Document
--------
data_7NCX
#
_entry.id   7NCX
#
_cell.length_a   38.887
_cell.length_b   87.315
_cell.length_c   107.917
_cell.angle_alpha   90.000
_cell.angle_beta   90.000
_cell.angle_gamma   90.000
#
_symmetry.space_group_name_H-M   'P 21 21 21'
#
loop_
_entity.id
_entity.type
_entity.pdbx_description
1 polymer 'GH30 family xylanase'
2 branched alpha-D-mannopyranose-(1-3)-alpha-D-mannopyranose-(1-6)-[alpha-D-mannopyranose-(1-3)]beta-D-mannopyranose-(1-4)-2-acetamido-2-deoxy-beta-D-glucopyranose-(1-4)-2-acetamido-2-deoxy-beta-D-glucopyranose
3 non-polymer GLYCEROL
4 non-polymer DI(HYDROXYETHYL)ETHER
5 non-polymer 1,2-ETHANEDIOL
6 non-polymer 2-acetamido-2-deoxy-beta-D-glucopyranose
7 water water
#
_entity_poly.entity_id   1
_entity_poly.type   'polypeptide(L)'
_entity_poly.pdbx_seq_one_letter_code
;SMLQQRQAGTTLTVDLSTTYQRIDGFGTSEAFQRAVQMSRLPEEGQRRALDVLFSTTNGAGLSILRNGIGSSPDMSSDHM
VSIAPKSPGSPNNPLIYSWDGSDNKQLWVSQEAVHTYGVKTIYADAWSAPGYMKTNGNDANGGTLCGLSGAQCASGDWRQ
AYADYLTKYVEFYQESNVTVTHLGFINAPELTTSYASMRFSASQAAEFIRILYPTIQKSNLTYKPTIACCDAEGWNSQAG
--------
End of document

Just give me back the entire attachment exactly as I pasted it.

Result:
data_7NCX
#
_entry.id   7NCX
#
_cell.length_a   38.887
_cell.length_b   87.315
_cell.length_c   107.917
_cell.angle_alpha   90.000
_cell.angle_beta   90.000
_cell.angle_gamma   90.000
#
_symmetry.space_group_name_H-M   'P 21 21 21'
#
loop_
_entity.id
_entity.type
_entity.pdbx_description
1 polymer 'GH30 family xylanase'
2 branched alpha-D-mannopyranose-(1-3)-alpha-D-mannopyranose-(1-6)-[alpha-D-mannopyranose-(1-3)]beta-D-mannopyranose-(1-4)-2-acetamido-2-deoxy-beta-D-glucopyranose-(1-4)-2-acetamido-2-deoxy-beta-D-glucopyranose
3 non-polymer GLYCEROL
4 non-polymer DI(HYDROXYETHYL)ETHER
5 non-polymer 1,2-ETHANEDIOL
6 non-polymer 2-acetamido-2-deoxy-beta-D-glucopyranose
7 water water
#
_entity_poly.entity_id   1
_entity_poly.type   'polypeptide(L)'
_entity_poly.pdbx_seq_one_letter_code
;SMLQQRQAGTTLTVDLSTTYQRIDGFGTSEAFQRAVQMSRLPEEGQRRALDVLFSTTNGAGLSILRNGIGSSPDMSSDHM
VSIAPKSPGSPNNPLIYSWDGSDNKQLWVSQEAVHTYGVKTIYADAWSAPGYMKTNGNDANGGTLCGLSGAQCASGDWRQ
AYADYLTKYVEFYQESNVTVTHLGFINAPELTTSYASMRFSASQAAEFIRILYPTIQKSNLTYKPTIACCDAEGWNSQAG